I have employed the practice of applying uncommon thought to common challenges throughout my career. I’ve often danced on my own planet, as an individual and a Content Strategist — hey, I dress like Prince in corporate America, so, this shouldn’t be surprising. Yet, during Kristina Halverson’s Minneapolis CONFAB 2014 Conference, which I attended in early May, this practice resonated so much it shook me to my core.
The final day of the three-day conference featured keynote speaker, Nilofer Merchant, founder of Rubicon, and author of The New How and 11 Rules for Creating Value in the #Socialera.
Be Willing to Let Go and Unlearn
As a former employee of Apple, she shared a story that set into motion her “onlyness.” She was a young professional who was set to present to “the Steve Jobs” (upon his return to Apple after being ousted). Check out what she shared:
In 1996, when Steve Jobs returned to Apple, I was in charge of an industry-recognized channel program for the company that was responsible for growing a $2M business to $180M business in 18 months. By working with a few dedicated partners — some were called “value-added-resellers” and some were national retailers such as Best Buy — Apple was able to grow its sales exponentially.
So, as I went into the full business review, it never occurred to me that Jobs wouldn’t appreciate the channel program. It was the most profitable part of Apple’s business at the time and a needed source of revenue. But Steve’s take on it (in his words, not mine): “F— the channel; we don’t need the f—-’ channel.”
And he was right. Getting to that next growth market takes more than being unhappy with your current results … and it takes more than being willing to change. You have to be willing to do what feels unnatural.
This resonates because Content Strategy, for many organizations, is a fledgling capability. Companies want to reach new heights with their content programs yet sometimes question the means to get there. “Why do you have to talk to our stakeholders?” “Why do you have to conduct an audit of our information?” “Why do you have to produce target audience messaging? Marketing handles that.” It feels “unusual,” yet, when we apply our content strategy vision and deliverables, the yield can be “unparalleled.”
Nilofer says that in order to invent the future, you have to be willing to let go what is today. We must “see/k around corners, be willing to unlearn.”
As content marketers and idea engineers, we change the way our clients’ world works. We help them reach new heights and sustain or elevate their competitive edge by delivering “multichannel programs that deliver the right message to the right audience on the right platform at the right time.”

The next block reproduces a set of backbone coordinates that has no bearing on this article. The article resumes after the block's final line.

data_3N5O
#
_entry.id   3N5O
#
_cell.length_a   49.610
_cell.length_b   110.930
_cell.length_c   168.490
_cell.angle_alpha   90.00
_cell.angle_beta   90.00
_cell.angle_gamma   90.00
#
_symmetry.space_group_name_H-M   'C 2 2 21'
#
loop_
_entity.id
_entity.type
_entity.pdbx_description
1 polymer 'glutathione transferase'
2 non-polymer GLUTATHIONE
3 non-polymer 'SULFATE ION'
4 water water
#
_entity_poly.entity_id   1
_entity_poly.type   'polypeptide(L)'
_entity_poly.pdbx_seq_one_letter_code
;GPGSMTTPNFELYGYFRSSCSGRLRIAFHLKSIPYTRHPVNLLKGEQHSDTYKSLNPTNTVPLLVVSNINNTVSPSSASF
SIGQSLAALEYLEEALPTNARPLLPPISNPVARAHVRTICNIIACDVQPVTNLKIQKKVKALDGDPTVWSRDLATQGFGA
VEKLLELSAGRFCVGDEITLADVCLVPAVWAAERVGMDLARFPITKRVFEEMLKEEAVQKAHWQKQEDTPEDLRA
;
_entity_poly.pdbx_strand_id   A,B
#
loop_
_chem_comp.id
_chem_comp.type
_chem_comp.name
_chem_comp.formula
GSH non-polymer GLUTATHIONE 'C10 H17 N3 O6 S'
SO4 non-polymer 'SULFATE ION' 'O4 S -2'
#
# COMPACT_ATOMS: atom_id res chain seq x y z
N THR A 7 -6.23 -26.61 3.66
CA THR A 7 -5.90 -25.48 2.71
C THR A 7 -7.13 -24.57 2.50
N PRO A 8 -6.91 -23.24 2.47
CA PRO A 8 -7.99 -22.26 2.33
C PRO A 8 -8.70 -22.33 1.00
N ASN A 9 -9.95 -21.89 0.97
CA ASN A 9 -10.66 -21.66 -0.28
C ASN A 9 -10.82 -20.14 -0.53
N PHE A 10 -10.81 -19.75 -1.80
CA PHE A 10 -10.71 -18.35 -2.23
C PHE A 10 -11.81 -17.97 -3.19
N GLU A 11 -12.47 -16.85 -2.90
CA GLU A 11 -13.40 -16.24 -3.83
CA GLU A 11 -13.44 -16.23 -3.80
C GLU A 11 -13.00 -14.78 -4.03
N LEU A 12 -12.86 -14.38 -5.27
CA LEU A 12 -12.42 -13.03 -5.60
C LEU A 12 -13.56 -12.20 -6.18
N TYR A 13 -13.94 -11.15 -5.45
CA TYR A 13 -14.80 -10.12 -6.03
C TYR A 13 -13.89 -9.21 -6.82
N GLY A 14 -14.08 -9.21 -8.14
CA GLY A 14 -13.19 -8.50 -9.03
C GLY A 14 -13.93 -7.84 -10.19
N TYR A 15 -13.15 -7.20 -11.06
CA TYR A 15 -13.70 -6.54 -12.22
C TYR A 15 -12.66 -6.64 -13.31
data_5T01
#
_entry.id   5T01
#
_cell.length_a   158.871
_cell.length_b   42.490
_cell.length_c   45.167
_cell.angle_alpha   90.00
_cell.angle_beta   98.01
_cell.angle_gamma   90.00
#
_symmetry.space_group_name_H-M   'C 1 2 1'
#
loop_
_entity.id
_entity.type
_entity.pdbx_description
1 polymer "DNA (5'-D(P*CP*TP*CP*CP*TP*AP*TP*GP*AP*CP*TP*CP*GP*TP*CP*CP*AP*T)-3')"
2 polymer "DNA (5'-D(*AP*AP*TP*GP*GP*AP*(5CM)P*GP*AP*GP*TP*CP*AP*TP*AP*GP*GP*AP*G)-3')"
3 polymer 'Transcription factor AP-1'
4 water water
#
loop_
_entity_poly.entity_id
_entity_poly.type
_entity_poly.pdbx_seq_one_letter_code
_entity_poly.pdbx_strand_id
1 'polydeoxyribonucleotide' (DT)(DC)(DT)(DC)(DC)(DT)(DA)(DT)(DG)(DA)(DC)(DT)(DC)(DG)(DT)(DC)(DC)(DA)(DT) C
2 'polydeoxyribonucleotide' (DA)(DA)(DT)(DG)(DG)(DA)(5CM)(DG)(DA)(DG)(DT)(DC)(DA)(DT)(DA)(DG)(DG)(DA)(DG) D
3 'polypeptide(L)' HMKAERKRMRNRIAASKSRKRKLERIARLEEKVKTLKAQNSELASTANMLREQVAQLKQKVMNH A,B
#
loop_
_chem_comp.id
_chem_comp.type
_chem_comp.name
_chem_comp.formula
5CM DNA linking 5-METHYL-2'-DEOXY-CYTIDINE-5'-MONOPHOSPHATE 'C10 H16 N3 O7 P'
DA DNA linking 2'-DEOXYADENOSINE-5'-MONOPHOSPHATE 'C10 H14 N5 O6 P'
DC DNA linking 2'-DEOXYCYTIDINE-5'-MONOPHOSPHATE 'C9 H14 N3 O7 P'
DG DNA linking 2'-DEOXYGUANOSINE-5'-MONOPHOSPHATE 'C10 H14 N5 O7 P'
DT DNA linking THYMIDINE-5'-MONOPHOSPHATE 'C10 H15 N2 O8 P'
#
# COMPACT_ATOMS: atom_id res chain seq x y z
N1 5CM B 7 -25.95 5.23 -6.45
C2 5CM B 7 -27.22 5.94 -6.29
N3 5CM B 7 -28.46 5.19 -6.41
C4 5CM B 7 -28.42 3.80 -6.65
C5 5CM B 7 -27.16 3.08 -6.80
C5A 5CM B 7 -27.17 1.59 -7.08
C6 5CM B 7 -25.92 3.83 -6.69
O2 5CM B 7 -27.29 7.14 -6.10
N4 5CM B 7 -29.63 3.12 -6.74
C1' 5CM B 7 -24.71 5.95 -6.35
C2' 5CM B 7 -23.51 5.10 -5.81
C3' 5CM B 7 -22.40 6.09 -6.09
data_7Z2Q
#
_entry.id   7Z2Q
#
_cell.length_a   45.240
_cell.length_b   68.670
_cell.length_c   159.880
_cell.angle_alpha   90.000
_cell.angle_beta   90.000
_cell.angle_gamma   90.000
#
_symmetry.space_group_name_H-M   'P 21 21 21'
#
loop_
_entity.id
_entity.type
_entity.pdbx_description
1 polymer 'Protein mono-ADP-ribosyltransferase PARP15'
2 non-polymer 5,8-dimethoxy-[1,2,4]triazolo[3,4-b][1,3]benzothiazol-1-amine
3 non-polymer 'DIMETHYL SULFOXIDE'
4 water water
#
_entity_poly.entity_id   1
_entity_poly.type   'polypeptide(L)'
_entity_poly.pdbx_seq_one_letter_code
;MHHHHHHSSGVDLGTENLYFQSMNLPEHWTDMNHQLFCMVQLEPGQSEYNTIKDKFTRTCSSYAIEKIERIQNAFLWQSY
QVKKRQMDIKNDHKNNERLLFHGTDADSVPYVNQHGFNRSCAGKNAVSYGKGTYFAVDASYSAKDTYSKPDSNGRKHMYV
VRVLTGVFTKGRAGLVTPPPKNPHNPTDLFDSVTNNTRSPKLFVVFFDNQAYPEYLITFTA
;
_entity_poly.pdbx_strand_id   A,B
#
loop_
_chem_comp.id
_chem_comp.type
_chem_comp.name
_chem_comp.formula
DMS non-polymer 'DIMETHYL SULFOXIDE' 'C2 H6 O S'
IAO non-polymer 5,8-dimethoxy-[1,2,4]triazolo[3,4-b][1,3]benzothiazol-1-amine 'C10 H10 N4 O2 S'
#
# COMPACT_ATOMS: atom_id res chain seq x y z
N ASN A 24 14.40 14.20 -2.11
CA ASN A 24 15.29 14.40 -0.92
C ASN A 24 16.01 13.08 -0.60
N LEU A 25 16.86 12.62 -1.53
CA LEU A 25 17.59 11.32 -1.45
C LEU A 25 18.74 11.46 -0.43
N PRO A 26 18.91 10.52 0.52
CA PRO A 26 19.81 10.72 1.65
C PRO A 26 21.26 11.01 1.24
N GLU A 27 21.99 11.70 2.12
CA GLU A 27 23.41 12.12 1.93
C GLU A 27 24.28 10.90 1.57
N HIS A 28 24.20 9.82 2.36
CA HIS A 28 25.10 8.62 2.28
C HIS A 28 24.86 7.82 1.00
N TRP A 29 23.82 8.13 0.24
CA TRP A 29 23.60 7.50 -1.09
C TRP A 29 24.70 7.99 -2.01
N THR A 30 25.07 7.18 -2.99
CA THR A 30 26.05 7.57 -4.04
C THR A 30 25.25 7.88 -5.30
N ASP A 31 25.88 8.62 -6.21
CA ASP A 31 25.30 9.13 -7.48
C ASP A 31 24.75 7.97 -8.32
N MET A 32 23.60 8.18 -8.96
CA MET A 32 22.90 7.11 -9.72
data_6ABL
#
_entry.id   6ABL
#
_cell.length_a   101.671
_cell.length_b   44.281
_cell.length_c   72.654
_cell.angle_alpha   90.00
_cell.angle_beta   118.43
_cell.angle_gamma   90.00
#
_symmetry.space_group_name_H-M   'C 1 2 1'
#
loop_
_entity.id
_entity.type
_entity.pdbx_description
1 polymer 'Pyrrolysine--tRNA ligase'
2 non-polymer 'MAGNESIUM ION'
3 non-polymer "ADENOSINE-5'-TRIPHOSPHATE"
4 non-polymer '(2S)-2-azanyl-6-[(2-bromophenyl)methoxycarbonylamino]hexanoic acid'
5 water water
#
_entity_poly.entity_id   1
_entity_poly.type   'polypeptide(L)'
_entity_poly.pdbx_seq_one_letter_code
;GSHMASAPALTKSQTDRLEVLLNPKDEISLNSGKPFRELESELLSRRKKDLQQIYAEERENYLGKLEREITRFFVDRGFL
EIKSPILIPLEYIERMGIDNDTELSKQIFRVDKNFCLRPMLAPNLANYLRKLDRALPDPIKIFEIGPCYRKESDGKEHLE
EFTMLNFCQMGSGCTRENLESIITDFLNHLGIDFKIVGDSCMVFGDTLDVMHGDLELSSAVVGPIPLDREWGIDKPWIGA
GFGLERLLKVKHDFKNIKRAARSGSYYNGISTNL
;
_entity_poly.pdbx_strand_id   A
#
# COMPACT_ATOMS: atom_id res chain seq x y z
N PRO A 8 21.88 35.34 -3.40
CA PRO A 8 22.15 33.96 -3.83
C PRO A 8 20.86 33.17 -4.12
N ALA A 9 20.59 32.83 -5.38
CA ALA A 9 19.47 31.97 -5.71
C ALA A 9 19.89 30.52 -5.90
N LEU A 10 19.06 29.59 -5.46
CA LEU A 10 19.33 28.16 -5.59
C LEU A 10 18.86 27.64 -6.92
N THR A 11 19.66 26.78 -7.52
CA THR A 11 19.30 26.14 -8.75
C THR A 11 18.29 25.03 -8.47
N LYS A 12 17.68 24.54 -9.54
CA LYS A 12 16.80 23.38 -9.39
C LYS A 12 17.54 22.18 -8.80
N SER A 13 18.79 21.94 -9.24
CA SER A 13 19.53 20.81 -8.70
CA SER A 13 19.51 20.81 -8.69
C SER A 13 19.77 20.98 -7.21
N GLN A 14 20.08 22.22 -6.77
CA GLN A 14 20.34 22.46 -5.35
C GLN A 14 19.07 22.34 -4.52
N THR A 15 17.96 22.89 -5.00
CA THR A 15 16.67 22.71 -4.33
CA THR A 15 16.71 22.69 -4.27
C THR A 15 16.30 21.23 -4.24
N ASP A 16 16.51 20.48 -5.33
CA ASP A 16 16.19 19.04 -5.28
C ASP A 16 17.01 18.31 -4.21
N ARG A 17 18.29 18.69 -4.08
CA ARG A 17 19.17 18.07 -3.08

As Content Strategists, how we “see/k around corners and unlearn” depends on our willingness to change, we cannot be shy about it. We can get too focused on process, protocol, and deliverables. We must remember that we have the ability to produce magic within structure. We can stumble upon an inkling, a solution that completely “wows” the client and our delivery team.
When “Onlyness” Matters Most
How can we create more of these moments?
In a social era where connected individuals can now do what only large corporations used to do, it’s imperative to do things “like nobody else.” Doing so invites purpose, which brings out the best people, and the best in people. Purpose is the voice of our “onlyness.” And it is definitely worth incorporating into our wide-ranging content marketing roles.
And though we may feel our thoughts will be silenced by decision-makers outside of our pay grade — that is ok. I have learned that although the crowd may “ooh” and “awe” over the garment worn by a model who struts down the runway, someone contributed to the makeup; another person selected the shoes and the jewelry, etc., to bring the model’s entire look together. Subtle or understated, there’s still a stamp of “onlyness” that’s viable and bold and traceable to someone, some talent.
We must remember this: “onlyness” matters. And we must remember it as we enact multifaceted content marketing solutions for our diverse suite of clients — minute or momentous. Nilofer says, “Even when wrong, minority viewpoints cause people to think better than by 30%.”
If it means going beyond content audits, requirements, and the traditional list of deliverables for the design phase, do so. When I led a multimillion-dollar employment branding effort for a former employer, as the project unfolded, our delivery team thought it would be more valuable to produce a video to socialize the new brand than merely a document. Yet, our project sponsors said, “No, just give us the document; we don’t have time for a video.” We explained that something as groundbreaking as an employment brand requires emotional investment; it requires rich storytelling, vibrant imagery, and bringing brand pillars to life. And we could achieve this better via a video versus a static PowerPoint™. Furthermore, we were able to produce the video within budget and the project’s timeline. Needless to say, our “minority viewpoint” was a big hit!
So, if the talent that you bring to the table calls for rapid interface prototyping versus prolonged development or rich media storytelling versus print articles, then so be it. If the ideation does not mitigate the integrity of the client solution or the budget, go for it.
It’s your “onlyness;” it’s your innovation in motion … embrace it.
Even if you’ve applied the lipstick and not the full dressing to the end-solution or content marketing model, it still features your stamp, and it looks good — no, it looks fierce (finger snap)!
Kimberly Easley, Courtney Gaillard and Kerry Ellis at CONFAB 2014.
By Kimberly Easley